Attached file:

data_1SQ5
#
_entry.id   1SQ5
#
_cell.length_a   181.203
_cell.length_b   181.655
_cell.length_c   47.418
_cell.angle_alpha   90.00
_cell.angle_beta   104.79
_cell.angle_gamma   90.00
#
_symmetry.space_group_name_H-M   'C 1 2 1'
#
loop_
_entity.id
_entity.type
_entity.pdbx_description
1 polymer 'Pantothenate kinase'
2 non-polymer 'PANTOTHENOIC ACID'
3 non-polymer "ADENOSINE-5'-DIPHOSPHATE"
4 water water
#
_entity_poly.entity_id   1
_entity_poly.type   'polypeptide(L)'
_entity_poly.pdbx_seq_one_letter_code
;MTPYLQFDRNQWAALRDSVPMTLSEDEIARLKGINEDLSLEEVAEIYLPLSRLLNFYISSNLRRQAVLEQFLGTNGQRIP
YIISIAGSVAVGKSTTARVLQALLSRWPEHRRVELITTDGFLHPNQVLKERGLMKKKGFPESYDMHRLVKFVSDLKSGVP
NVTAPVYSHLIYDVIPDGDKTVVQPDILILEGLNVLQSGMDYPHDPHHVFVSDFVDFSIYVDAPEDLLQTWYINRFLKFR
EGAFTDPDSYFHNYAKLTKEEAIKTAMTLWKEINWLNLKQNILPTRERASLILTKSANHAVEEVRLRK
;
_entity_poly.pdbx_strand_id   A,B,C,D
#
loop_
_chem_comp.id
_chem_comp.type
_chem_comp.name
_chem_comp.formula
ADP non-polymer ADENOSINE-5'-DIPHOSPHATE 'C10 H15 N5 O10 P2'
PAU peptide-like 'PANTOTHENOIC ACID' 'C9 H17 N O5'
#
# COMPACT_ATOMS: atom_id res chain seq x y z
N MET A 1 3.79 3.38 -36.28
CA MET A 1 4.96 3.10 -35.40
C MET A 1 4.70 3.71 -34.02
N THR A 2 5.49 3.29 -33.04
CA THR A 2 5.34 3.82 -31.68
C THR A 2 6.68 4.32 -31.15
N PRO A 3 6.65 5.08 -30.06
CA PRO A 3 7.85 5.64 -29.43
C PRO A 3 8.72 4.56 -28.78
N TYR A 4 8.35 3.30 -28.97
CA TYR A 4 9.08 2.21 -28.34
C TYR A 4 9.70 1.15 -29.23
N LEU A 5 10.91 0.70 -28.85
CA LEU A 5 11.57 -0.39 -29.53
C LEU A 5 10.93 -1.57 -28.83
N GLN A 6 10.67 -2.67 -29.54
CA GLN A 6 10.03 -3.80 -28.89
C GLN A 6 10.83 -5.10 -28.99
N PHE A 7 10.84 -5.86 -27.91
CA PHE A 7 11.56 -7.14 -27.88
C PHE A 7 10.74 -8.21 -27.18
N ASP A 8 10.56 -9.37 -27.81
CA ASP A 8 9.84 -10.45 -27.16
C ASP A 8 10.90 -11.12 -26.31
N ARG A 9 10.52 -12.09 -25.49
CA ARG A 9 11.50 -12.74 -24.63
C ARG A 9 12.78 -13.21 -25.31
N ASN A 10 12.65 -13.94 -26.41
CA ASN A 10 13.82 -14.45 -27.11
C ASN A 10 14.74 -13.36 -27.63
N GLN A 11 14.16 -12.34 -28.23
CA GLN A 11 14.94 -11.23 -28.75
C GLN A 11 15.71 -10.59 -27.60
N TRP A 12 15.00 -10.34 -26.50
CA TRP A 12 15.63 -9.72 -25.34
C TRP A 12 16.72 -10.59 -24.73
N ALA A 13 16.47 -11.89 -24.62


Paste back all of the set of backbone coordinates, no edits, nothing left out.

data_1SQ5
#
_entry.id   1SQ5
#
_cell.length_a   181.203
_cell.length_b   181.655
_cell.length_c   47.418
_cell.angle_alpha   90.00
_cell.angle_beta   104.79
_cell.angle_gamma   90.00
#
_symmetry.space_group_name_H-M   'C 1 2 1'
#
loop_
_entity.id
_entity.type
_entity.pdbx_description
1 polymer 'Pantothenate kinase'
2 non-polymer 'PANTOTHENOIC ACID'
3 non-polymer "ADENOSINE-5'-DIPHOSPHATE"
4 water water
#
_entity_poly.entity_id   1
_entity_poly.type   'polypeptide(L)'
_entity_poly.pdbx_seq_one_letter_code
;MTPYLQFDRNQWAALRDSVPMTLSEDEIARLKGINEDLSLEEVAEIYLPLSRLLNFYISSNLRRQAVLEQFLGTNGQRIP
YIISIAGSVAVGKSTTARVLQALLSRWPEHRRVELITTDGFLHPNQVLKERGLMKKKGFPESYDMHRLVKFVSDLKSGVP
NVTAPVYSHLIYDVIPDGDKTVVQPDILILEGLNVLQSGMDYPHDPHHVFVSDFVDFSIYVDAPEDLLQTWYINRFLKFR
EGAFTDPDSYFHNYAKLTKEEAIKTAMTLWKEINWLNLKQNILPTRERASLILTKSANHAVEEVRLRK
;
_entity_poly.pdbx_strand_id   A,B,C,D
#
loop_
_chem_comp.id
_chem_comp.type
_chem_comp.name
_chem_comp.formula
ADP non-polymer ADENOSINE-5'-DIPHOSPHATE 'C10 H15 N5 O10 P2'
PAU peptide-like 'PANTOTHENOIC ACID' 'C9 H17 N O5'
#
# COMPACT_ATOMS: atom_id res chain seq x y z
N MET A 1 3.79 3.38 -36.28
CA MET A 1 4.96 3.10 -35.40
C MET A 1 4.70 3.71 -34.02
N THR A 2 5.49 3.29 -33.04
CA THR A 2 5.34 3.82 -31.68
C THR A 2 6.68 4.32 -31.15
N PRO A 3 6.65 5.08 -30.06
CA PRO A 3 7.85 5.64 -29.43
C PRO A 3 8.72 4.56 -28.78
N TYR A 4 8.35 3.30 -28.97
CA TYR A 4 9.08 2.21 -28.34
C TYR A 4 9.70 1.15 -29.23
N LEU A 5 10.91 0.70 -28.85
CA LEU A 5 11.57 -0.39 -29.53
C LEU A 5 10.93 -1.57 -28.83
N GLN A 6 10.67 -2.67 -29.54
CA GLN A 6 10.03 -3.80 -28.89
C GLN A 6 10.83 -5.10 -28.99
N PHE A 7 10.84 -5.86 -27.91
CA PHE A 7 11.56 -7.14 -27.88
C PHE A 7 10.74 -8.21 -27.18
N ASP A 8 10.56 -9.37 -27.81
CA ASP A 8 9.84 -10.45 -27.16
C ASP A 8 10.90 -11.12 -26.31
N ARG A 9 10.52 -12.09 -25.49
CA ARG A 9 11.50 -12.74 -24.63
C ARG A 9 12.78 -13.21 -25.31
N ASN A 10 12.65 -13.94 -26.41
CA ASN A 10 13.82 -14.45 -27.11
C ASN A 10 14.74 -13.36 -27.63
N GLN A 11 14.16 -12.34 -28.23
CA GLN A 11 14.94 -11.23 -28.75
C GLN A 11 15.71 -10.59 -27.60
N TRP A 12 15.00 -10.34 -26.50
CA TRP A 12 15.63 -9.72 -25.34
C TRP A 12 16.72 -10.59 -24.73
N ALA A 13 16.47 -11.89 -24.62